CrynodebMaterials Science has in recent years become a high priority research area, having been identified as a growth sector for the UK economy over the next decade. Breakthroughs in this field are likely to have a significant impact on every area of our lives.
There has recently been a trend toward automation at beamlines which is driven by rapid technology advancement. This technology advancement has improved the quality of experiment data and has allowed data collection times to improve exponentially.
The Materials Science Research Group in the Institute of Mathematics, Physics and Computer Science, at Aberystwyth University have achieved international recognition for their research on materials under extreme conditions. They have a rich history in the development and use of specialist instruments to conduct real time surface analysis. Their custom made instrumentation has allowed them to greatly improve experiment throughput. Automation of the group's ultra high vacuum chambers is therefore a further enhancement that is advantageous, important, necessary and inevitable.
This thesis presents the research undertaken to study what is required to provide automated sample positioning inside vacuum chambers that are operated under ultra high vacuum conditions, as the first step towards automation. As part of the research, a prototype automated positioning system that employs state of the art model based visual tracking techniques was developed to gain an understanding of the challenges the ultra high vacuum environment presents.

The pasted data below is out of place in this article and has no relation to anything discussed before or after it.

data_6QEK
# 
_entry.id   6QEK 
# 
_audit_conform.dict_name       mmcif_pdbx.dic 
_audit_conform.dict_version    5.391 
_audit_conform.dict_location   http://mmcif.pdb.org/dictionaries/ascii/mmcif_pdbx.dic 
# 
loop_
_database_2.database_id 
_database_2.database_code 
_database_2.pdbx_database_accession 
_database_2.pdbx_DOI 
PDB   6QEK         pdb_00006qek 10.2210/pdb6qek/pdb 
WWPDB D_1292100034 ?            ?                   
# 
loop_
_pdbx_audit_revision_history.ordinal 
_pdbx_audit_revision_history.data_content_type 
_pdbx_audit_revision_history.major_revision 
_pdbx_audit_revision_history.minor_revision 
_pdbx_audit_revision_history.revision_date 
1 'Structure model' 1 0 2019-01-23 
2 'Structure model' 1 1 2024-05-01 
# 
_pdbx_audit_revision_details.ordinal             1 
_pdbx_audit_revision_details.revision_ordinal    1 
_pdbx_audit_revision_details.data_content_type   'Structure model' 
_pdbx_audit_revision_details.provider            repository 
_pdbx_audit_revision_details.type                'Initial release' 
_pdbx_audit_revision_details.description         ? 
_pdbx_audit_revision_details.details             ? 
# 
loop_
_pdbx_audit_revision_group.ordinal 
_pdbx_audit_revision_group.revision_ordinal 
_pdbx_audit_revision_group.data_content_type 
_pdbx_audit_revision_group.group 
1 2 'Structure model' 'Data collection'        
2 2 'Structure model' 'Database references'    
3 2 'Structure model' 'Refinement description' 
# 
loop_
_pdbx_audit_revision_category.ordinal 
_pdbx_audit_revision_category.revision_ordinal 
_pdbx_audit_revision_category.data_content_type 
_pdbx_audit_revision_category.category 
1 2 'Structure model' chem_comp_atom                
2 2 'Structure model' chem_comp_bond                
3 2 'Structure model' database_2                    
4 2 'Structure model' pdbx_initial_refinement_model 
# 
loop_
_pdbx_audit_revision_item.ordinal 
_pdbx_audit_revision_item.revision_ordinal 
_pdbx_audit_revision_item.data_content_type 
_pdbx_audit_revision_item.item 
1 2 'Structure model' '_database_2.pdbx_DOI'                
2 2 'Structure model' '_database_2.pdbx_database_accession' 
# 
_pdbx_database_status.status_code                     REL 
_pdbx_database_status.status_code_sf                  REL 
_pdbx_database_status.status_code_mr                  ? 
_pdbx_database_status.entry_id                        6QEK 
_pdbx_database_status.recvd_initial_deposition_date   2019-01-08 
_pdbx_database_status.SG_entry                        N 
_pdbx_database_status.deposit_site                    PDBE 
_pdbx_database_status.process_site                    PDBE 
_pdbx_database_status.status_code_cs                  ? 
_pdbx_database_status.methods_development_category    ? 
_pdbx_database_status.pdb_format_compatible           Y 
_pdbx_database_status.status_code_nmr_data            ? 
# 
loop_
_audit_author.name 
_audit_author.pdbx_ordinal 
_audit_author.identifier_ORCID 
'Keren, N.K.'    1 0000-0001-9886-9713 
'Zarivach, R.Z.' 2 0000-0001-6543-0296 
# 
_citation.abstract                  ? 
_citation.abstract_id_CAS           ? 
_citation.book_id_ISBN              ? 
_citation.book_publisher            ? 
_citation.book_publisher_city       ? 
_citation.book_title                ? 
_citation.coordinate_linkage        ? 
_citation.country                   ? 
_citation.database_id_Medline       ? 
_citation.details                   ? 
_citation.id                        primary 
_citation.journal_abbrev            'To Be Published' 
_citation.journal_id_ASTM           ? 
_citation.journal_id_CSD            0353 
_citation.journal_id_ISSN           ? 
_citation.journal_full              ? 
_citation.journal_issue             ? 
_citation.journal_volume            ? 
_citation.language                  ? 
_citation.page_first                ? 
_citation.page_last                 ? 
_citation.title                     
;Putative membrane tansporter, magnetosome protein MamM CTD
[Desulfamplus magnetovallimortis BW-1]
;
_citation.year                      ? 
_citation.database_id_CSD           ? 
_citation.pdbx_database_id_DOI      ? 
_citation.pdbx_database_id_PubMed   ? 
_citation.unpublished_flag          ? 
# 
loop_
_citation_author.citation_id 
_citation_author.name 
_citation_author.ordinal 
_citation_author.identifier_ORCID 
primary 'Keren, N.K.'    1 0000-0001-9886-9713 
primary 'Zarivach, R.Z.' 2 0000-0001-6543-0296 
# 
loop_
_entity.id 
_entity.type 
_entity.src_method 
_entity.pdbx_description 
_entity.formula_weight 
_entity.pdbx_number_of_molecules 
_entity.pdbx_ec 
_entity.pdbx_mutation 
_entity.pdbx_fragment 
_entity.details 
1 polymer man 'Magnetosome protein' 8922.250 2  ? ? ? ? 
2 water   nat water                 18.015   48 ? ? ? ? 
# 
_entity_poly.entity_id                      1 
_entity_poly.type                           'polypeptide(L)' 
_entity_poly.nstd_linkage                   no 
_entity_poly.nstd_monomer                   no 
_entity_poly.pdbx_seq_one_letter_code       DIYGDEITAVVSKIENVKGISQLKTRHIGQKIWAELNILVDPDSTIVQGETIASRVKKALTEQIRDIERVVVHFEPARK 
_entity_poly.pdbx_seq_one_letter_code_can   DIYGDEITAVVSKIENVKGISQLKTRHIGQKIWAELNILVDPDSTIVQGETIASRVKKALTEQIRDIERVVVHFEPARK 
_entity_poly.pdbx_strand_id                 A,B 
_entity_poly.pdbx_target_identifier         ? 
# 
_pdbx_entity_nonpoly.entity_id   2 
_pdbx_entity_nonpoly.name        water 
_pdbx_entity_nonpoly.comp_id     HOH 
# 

Experimentation was carried out to assess the effects of different lighting conditions on tracking, evaluate the tracking library, extract suitable extrinsic parameters for tracker initialisation, and evaluate both monocular and stereo mode tracking.
Key findings were that the model based tracking is a suitable approach for an automated positioning system but that performance depends on having suitable port placement for the cameras. Stereo tracking provided the best performance but was still prone to divergence at certain relative positions of the manipulator. On linear runs the average error was 0.06mm. On rotational runs, anti-clockwise runs proved better with an average error of 2o to 3o.
The high errors of mixed rotational and linear tracking runs did not match the visual outputs indicating that there were inherent errors in the data evaluation. Tracking output video footage is available at . More work is needed to take the system forward and close the tracking loop. Recommendations for improvements were provided.
|Andrew Evans (Goruchwylydd) & Frédéric Labrosse (Goruchwylydd)